The big upsides to personal loans are the lower interest rates, low fees, quick application process, repayment term flexibility, and a vast number of lenders, which makes it easy to shop around for the best offers.
The downside is you'll have to find and apply for solar financing yourself and the rate you pay might be above what you'd be charged for a loan that borrows against the equity in your home.
3. Home equity loan
A home equity loan is a loan for a fixed amount, with your home acting as collateral for the loan. You can shop around to find competitive rates from the best mortgage lenders and will usually be able to borrow at an interest rate well below what a personal loan would offer. Because your loan is being used for home improvements, interest on your loan may also be tax deductible if you itemize, which could make it even more affordable.
The major benefits of home equity loans are the low interest rate and the possibility of deducting the interest paid on the loan. But there are downsides. You qualify only if you have sufficient equity in your home, which means it's worth more than you currently owe on it. There are also closing costs to pay, which could range from 2% to 5% of the total amount.
Finally, borrowing against your home could be risky, both because of the potential for foreclosure if you can't pay the bills and because it becomes more difficult to sell or refinance in the future if your home goes down in value and you end up owing more than it's worth.
4. Home equity line of credit
A home equity line of credit (HELOC) involves borrowing against your property as well, but there are important differences between a HELOC vs. a home equity loan.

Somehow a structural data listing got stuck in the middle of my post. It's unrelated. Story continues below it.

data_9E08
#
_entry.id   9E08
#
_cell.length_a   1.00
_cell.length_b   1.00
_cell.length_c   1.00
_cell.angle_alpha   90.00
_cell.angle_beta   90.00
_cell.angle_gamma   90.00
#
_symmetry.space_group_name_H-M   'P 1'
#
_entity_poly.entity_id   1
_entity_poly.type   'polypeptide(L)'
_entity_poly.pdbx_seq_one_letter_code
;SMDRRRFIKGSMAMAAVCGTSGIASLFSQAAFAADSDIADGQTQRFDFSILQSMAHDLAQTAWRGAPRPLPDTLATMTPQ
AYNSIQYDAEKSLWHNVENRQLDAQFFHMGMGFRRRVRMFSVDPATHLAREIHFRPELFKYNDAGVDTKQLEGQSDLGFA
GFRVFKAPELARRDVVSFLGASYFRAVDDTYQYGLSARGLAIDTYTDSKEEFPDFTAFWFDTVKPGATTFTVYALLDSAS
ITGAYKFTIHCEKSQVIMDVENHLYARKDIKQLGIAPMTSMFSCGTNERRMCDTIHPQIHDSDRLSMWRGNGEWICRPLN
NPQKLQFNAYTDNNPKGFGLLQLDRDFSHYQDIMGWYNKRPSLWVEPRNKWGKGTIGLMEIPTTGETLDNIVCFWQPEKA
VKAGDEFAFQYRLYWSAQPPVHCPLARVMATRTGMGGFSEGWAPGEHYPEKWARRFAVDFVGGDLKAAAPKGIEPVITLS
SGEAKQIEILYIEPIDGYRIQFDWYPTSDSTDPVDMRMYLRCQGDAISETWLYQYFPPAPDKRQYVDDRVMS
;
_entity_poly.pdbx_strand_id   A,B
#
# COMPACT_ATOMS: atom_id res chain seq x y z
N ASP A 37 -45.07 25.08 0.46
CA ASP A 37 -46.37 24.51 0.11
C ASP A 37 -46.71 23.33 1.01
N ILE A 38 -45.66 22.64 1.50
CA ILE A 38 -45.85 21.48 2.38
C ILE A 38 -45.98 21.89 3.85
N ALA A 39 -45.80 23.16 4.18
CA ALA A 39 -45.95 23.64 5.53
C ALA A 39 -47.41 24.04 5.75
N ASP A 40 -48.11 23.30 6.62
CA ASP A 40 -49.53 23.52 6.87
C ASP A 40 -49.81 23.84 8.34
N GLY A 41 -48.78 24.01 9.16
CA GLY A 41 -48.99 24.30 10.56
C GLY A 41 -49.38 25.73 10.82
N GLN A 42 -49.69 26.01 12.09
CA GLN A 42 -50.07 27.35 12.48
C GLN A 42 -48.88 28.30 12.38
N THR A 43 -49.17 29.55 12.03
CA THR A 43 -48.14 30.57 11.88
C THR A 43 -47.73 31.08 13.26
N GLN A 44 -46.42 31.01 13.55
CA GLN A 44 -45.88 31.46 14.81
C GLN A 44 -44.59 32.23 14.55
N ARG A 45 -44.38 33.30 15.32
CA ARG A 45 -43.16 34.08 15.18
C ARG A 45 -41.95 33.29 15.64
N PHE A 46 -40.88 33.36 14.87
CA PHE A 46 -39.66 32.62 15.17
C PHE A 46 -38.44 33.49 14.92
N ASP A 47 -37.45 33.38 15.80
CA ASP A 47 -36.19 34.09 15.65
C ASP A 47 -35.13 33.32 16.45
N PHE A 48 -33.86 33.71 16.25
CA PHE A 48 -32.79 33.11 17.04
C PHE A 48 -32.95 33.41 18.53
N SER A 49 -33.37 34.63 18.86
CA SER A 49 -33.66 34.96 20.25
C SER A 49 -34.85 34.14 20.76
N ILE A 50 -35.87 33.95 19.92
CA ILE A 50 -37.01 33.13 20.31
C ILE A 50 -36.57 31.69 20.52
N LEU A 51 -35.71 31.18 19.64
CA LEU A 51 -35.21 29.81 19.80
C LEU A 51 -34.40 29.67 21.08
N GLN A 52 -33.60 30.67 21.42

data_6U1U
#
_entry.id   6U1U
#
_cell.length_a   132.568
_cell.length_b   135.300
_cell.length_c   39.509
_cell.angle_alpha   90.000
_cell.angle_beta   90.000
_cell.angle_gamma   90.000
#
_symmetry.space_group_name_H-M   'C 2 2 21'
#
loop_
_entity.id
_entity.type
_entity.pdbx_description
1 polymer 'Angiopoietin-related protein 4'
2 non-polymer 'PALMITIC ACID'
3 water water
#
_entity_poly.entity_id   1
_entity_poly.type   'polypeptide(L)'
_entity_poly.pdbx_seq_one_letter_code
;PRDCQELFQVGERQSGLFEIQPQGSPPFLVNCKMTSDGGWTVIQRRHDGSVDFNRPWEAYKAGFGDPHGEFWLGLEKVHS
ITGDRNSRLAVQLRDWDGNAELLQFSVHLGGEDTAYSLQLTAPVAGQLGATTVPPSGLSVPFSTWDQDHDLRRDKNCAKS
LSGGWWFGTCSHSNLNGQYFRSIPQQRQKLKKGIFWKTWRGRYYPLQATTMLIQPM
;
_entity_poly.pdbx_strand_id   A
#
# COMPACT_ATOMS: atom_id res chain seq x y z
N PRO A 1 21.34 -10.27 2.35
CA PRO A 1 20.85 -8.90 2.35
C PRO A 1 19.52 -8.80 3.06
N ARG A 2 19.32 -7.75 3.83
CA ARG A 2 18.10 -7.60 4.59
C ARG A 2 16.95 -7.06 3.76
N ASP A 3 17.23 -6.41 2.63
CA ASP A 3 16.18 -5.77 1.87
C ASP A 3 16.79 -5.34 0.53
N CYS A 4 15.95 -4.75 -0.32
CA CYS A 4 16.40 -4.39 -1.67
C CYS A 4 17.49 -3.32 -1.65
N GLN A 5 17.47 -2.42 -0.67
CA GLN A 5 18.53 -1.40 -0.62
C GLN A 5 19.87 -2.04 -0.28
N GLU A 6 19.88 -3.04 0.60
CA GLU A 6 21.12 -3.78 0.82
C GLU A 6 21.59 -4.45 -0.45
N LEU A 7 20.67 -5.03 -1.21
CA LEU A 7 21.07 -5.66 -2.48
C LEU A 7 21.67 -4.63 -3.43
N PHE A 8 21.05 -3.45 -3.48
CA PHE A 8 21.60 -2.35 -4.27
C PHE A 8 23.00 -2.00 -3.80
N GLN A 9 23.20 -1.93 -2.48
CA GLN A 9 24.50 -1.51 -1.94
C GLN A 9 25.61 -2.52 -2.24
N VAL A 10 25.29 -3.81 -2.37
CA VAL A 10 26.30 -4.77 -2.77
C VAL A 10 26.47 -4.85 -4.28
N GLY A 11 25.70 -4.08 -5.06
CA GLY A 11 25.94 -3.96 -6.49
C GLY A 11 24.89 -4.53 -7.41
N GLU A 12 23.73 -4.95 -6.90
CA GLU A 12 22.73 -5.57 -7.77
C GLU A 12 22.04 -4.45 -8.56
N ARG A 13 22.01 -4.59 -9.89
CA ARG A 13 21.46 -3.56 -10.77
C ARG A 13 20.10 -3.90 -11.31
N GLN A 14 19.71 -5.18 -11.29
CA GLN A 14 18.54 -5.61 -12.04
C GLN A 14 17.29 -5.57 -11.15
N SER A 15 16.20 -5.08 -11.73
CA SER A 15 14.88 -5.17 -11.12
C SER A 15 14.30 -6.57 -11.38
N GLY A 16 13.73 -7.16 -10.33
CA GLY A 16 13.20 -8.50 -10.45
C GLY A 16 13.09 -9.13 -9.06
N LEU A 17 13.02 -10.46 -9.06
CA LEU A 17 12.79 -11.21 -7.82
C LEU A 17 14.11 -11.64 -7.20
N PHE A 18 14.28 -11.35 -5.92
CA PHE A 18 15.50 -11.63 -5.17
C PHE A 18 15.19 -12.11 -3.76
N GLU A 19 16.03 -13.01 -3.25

While a home equity loan is for a fixed amount, a home equity line of credit allows you to borrow up to a certain maximum set by your lender. In other words, it works like a credit card in that you can borrow a bit, pay it off, and then borrow more if you want. Home equity loans generally also have variable interest rates, while you typically have a choice of a variable or fixed rate home equity loan.
In most cases, the interest rate on your home equity line of credit will be below the rate you'd pay for a personal loan. Also, the interest on your line of credit may be tax-deductible because you're using the money for home improvement. These are the upsides. The downside is that a variable rate can change, which then changes your monthly payments. There are also closing costs to pay, and you are again putting your home at risk by using it as collateral.
5. Lease or power purchase agreement
Engaging in a power purchase agreement means you don't actually buy your solar power system. Instead, the PPA company installs a solar system on your roof and sells you the electricity it produces. You find out your rate upfront, and it could be a fixed monthly payment or based on the amount of electricity you use. With solar PPAs, you enter into a contract with the company, which usually lasts between 20 and 25 years.
A solar lease agreement, on the other hand, means you pay a fixed monthly fee to lease a solar electric system that is installed at your home. The lease term is usually for around 20 to 25 years, which is around the lifespan of a typical solar system. Though you lease the solar panel system instead of own it, you enjoy the same ability to use the electricity produced without paying per kilowatt.